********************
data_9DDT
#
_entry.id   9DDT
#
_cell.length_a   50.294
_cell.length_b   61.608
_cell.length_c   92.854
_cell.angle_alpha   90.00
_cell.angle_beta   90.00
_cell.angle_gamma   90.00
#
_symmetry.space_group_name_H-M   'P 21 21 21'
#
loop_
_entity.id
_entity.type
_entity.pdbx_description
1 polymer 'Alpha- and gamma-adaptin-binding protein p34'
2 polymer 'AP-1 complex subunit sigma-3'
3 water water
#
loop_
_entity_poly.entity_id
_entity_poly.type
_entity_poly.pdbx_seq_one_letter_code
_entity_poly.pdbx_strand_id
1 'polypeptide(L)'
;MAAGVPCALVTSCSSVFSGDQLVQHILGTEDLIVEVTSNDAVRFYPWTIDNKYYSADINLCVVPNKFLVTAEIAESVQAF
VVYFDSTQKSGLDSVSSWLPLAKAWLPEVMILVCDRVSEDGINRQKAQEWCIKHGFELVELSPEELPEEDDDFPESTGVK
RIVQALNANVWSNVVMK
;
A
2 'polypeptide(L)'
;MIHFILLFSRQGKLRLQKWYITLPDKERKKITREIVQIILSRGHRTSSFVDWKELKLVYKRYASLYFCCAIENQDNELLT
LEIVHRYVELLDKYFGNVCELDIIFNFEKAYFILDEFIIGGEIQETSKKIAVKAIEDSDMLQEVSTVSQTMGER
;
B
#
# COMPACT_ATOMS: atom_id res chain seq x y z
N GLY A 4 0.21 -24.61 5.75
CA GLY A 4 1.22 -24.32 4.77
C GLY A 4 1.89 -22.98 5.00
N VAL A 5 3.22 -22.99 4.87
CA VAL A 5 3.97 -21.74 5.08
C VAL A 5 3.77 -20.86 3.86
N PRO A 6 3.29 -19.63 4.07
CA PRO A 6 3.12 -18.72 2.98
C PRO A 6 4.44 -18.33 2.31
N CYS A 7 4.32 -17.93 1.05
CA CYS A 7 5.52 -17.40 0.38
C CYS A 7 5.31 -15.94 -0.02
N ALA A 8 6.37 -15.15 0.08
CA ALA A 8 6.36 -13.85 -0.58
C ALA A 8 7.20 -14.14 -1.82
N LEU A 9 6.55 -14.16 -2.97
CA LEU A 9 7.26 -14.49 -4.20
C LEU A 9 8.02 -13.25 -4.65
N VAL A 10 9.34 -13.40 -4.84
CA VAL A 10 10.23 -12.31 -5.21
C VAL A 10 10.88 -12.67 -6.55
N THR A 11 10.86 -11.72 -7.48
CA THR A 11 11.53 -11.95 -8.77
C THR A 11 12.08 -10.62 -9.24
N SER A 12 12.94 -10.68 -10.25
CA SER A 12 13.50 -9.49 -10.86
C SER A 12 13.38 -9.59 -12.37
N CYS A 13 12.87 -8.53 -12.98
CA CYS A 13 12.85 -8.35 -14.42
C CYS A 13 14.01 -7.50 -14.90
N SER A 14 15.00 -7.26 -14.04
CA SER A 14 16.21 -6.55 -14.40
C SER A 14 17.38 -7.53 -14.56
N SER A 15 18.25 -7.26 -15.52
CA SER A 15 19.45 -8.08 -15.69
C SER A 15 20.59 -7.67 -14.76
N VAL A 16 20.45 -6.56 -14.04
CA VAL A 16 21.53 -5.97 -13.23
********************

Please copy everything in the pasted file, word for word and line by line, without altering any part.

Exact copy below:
data_9DDT
#
_entry.id   9DDT
#
_cell.length_a   50.294
_cell.length_b   61.608
_cell.length_c   92.854
_cell.angle_alpha   90.00
_cell.angle_beta   90.00
_cell.angle_gamma   90.00
#
_symmetry.space_group_name_H-M   'P 21 21 21'
#
loop_
_entity.id
_entity.type
_entity.pdbx_description
1 polymer 'Alpha- and gamma-adaptin-binding protein p34'
2 polymer 'AP-1 complex subunit sigma-3'
3 water water
#
loop_
_entity_poly.entity_id
_entity_poly.type
_entity_poly.pdbx_seq_one_letter_code
_entity_poly.pdbx_strand_id
1 'polypeptide(L)'
;MAAGVPCALVTSCSSVFSGDQLVQHILGTEDLIVEVTSNDAVRFYPWTIDNKYYSADINLCVVPNKFLVTAEIAESVQAF
VVYFDSTQKSGLDSVSSWLPLAKAWLPEVMILVCDRVSEDGINRQKAQEWCIKHGFELVELSPEELPEEDDDFPESTGVK
RIVQALNANVWSNVVMK
;
A
2 'polypeptide(L)'
;MIHFILLFSRQGKLRLQKWYITLPDKERKKITREIVQIILSRGHRTSSFVDWKELKLVYKRYASLYFCCAIENQDNELLT
LEIVHRYVELLDKYFGNVCELDIIFNFEKAYFILDEFIIGGEIQETSKKIAVKAIEDSDMLQEVSTVSQTMGER
;
B
#
# COMPACT_ATOMS: atom_id res chain seq x y z
N GLY A 4 0.21 -24.61 5.75
CA GLY A 4 1.22 -24.32 4.77
C GLY A 4 1.89 -22.98 5.00
N VAL A 5 3.22 -22.99 4.87
CA VAL A 5 3.97 -21.74 5.08
C VAL A 5 3.77 -20.86 3.86
N PRO A 6 3.29 -19.63 4.07
CA PRO A 6 3.12 -18.72 2.98
C PRO A 6 4.44 -18.33 2.31
N CYS A 7 4.32 -17.93 1.05
CA CYS A 7 5.52 -17.40 0.38
C CYS A 7 5.31 -15.94 -0.02
N ALA A 8 6.37 -15.15 0.08
CA ALA A 8 6.36 -13.85 -0.58
C ALA A 8 7.20 -14.14 -1.82
N LEU A 9 6.55 -14.16 -2.97
CA LEU A 9 7.26 -14.49 -4.20
C LEU A 9 8.02 -13.25 -4.65
N VAL A 10 9.34 -13.40 -4.84
CA VAL A 10 10.23 -12.31 -5.21
C VAL A 10 10.88 -12.67 -6.55
N THR A 11 10.86 -11.72 -7.48
CA THR A 11 11.53 -11.95 -8.77
C THR A 11 12.08 -10.62 -9.24
N SER A 12 12.94 -10.68 -10.25
CA SER A 12 13.50 -9.49 -10.86
C SER A 12 13.38 -9.59 -12.37
N CYS A 13 12.87 -8.53 -12.98
CA CYS A 13 12.85 -8.35 -14.42
C CYS A 13 14.01 -7.50 -14.90
N SER A 14 15.00 -7.26 -14.04
CA SER A 14 16.21 -6.55 -14.40
C SER A 14 17.38 -7.53 -14.56
N SER A 15 18.25 -7.26 -15.52
CA SER A 15 19.45 -8.08 -15.69
C SER A 15 20.59 -7.67 -14.76
N VAL A 16 20.45 -6.56 -14.04
CA VAL A 16 21.53 -5.97 -13.23